9 May 1796–31 Mar. 1858. Farmer. Born at Fairfield, Herkimer Co., New York. Son of Levi Wight Jr. and Sarah Corbin. Served in War of 1812. Married Harriet Benton, 5 Jan. 1823, at Henrietta, Monroe Co., New York. Moved to Warrensville, Cuyahoga Co., Ohio, ...

View Full Bio
, he was com manded to surrender his arms and those who were with him.  This order, was given by the said Colonel Pitcher

Ca. 1806–17 July 1886. Farmer. Born in Kentucky. Moved to Blue Township, Jackson Co., Missouri, by 1827. Married Nancy Parish, 3 Jan. 1828, in Jackson Co. Appointed deputy constable in Jackson Co., by 1833. Commander of Jackson Co. militia, 1833. Elected ...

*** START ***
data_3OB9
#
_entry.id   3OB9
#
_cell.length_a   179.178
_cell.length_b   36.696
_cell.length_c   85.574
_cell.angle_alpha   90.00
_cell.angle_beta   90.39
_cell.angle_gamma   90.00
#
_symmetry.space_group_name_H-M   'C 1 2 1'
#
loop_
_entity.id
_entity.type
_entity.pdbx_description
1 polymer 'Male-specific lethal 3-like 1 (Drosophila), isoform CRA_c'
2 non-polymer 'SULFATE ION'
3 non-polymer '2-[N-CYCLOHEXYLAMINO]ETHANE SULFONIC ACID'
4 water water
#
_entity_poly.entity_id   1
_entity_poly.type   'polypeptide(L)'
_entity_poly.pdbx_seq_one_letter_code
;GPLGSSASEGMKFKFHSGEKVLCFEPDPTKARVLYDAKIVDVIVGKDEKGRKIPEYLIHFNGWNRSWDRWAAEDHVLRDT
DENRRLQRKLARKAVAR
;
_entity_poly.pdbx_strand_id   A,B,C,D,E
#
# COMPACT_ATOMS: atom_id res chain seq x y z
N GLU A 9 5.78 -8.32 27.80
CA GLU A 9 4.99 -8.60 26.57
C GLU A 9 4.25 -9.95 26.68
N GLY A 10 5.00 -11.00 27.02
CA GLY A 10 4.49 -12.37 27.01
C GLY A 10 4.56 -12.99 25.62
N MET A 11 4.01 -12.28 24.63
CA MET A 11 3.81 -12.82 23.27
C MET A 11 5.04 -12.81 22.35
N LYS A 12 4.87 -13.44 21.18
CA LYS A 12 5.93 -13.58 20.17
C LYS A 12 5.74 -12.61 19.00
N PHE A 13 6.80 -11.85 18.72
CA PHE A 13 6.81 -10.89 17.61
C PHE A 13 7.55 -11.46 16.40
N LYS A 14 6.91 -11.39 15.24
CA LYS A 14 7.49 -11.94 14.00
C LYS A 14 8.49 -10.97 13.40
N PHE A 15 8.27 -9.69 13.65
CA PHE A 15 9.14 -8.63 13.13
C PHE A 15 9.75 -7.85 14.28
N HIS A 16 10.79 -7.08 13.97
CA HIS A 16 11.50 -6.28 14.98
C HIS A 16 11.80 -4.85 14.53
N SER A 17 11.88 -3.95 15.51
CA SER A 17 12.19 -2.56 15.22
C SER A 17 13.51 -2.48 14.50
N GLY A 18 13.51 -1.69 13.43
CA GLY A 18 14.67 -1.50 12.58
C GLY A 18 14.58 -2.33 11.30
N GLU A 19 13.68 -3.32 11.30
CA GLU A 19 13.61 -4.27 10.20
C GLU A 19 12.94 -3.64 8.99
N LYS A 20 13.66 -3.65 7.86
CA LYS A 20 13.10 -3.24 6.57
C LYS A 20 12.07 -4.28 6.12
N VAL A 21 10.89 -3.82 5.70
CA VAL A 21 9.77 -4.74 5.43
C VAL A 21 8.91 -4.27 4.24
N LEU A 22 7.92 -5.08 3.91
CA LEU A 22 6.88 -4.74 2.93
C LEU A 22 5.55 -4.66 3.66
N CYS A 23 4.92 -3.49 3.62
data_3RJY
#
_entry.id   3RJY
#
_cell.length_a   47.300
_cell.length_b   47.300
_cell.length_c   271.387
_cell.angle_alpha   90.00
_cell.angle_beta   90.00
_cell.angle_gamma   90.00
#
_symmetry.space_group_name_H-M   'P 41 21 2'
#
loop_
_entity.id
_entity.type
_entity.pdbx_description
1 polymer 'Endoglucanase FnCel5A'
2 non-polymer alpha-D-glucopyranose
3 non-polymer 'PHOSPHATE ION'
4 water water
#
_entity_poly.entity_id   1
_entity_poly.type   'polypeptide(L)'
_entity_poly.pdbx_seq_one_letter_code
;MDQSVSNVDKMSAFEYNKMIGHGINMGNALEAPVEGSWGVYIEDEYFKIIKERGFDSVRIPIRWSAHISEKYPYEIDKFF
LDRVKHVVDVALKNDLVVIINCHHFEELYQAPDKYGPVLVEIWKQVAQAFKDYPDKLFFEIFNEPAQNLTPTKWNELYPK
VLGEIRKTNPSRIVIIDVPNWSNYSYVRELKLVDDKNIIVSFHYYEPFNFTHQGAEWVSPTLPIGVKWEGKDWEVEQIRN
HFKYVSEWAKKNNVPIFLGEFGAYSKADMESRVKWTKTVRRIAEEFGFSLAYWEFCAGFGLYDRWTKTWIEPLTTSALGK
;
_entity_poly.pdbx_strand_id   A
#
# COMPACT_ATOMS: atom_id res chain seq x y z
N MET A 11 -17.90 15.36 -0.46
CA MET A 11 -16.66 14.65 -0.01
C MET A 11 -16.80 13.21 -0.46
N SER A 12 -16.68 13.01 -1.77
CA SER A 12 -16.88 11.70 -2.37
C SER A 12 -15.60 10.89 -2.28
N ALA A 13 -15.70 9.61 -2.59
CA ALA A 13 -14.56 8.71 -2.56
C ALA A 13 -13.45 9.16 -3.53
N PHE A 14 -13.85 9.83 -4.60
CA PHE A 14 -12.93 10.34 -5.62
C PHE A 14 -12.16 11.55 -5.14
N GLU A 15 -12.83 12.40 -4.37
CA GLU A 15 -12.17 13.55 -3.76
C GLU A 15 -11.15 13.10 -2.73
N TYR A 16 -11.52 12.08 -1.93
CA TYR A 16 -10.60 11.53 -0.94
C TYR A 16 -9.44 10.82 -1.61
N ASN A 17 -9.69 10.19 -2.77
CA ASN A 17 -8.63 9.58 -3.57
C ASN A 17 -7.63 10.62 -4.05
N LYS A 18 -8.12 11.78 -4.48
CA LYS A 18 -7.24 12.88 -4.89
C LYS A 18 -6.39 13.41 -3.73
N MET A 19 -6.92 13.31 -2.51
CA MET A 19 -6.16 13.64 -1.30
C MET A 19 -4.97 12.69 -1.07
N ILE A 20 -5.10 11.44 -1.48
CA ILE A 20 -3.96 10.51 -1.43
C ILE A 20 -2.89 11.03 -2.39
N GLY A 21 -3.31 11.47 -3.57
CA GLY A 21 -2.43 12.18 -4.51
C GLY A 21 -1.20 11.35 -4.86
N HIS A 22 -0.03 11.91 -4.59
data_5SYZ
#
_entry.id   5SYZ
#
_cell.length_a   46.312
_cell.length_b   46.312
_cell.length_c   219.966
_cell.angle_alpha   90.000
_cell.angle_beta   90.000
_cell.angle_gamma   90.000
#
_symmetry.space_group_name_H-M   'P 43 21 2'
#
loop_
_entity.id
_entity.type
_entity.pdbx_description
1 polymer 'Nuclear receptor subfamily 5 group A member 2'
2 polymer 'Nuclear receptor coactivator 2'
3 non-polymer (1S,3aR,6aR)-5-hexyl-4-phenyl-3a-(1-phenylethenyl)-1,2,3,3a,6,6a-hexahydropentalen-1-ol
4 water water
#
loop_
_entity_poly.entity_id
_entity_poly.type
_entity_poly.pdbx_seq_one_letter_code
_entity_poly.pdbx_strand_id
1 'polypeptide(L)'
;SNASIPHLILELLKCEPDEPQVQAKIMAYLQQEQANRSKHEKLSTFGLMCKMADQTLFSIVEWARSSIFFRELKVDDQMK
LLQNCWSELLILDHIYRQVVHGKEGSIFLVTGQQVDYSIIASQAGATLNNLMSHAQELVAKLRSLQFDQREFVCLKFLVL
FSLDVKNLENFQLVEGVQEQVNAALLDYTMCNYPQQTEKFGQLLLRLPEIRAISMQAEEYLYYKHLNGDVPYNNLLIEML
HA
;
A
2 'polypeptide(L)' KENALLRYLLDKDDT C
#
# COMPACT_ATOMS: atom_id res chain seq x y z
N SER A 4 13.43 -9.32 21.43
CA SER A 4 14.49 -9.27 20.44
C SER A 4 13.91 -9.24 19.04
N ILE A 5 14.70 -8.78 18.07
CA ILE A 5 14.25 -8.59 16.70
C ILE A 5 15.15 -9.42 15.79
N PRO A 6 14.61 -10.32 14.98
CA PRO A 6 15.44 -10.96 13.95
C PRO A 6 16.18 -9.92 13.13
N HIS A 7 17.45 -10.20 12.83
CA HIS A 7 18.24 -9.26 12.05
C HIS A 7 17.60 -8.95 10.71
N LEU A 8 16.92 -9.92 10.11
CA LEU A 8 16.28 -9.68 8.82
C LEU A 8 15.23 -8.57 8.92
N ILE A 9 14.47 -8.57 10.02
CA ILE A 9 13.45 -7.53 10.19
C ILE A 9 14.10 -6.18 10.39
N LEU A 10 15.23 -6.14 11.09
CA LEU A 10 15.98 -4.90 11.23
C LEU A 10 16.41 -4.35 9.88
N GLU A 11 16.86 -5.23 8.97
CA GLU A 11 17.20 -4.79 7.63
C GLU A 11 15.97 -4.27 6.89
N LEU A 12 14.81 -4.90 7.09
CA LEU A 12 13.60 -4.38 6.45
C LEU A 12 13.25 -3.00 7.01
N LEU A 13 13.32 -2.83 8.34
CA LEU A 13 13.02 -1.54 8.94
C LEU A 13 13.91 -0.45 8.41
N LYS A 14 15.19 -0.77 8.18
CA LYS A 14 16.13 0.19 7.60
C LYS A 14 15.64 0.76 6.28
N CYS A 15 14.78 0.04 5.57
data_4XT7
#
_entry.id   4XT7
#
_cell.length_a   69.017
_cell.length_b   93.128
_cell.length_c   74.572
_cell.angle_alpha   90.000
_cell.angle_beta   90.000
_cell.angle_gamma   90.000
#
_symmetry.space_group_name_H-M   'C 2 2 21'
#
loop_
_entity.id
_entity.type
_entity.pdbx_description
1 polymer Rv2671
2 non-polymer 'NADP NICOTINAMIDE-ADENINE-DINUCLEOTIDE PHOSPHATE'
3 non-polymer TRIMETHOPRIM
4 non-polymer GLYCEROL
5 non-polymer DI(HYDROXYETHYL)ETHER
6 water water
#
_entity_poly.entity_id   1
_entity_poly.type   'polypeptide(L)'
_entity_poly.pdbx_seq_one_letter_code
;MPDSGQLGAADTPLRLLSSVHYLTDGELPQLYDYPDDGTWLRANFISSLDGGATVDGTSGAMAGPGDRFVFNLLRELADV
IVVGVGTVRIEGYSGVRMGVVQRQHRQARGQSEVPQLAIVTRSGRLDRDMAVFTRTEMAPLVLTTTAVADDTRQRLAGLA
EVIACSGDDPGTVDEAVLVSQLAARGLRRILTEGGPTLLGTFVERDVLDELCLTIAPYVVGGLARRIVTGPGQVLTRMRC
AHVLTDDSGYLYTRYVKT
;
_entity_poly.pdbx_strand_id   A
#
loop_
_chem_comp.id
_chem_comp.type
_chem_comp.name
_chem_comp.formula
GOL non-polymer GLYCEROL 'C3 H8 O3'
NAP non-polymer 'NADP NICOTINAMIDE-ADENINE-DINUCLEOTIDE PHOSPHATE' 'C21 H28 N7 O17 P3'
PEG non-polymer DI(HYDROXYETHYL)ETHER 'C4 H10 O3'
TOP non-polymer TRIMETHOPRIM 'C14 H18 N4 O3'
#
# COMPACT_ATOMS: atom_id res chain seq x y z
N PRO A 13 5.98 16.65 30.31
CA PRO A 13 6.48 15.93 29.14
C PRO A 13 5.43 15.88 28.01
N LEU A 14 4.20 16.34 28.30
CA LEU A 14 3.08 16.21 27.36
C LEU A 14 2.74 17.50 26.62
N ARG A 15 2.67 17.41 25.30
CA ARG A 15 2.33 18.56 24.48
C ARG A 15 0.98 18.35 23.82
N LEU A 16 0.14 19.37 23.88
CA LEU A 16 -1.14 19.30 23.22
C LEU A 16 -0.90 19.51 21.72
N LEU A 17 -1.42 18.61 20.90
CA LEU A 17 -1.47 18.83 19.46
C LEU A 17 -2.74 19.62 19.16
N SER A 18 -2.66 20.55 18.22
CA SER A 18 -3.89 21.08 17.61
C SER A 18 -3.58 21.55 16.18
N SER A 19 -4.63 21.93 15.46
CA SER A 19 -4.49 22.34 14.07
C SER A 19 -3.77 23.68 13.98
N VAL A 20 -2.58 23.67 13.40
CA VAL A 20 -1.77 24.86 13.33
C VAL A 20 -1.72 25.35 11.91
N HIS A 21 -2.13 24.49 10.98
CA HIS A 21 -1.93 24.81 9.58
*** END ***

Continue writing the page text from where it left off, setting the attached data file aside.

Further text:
View Full Bio
; this they, re fused to do, until he, Pitcher

Ca. 1806–17 July 1886. Farmer. Born in Kentucky. Moved to Blue Township, Jackson Co., Missouri, by 1827. Married Nancy Parish, 3 Jan. 1828, in Jackson Co. Appointed deputy constable in Jackson Co., by 1833. Commander of Jackson Co. militia, 1833. Elected ...

View Full Bio
, gave the strongest assurances to  Mr. Wight

9 May 1796–31 Mar. 1858. Farmer. Born at Fairfield, Herkimer Co., New York. Son of Levi Wight Jr. and Sarah Corbin. Served in War of 1812. Married Harriet Benton, 5 Jan. 1823, at Henrietta, Monroe Co., New York. Moved to Warrensville, Cuyahoga Co., Ohio, ...

View Full Bio
and company that if they would, they should be pro tected, and return home in peace, and none should disturb them.  After these assurances were given, they gave up their arms. But  now, reader, for the sequel!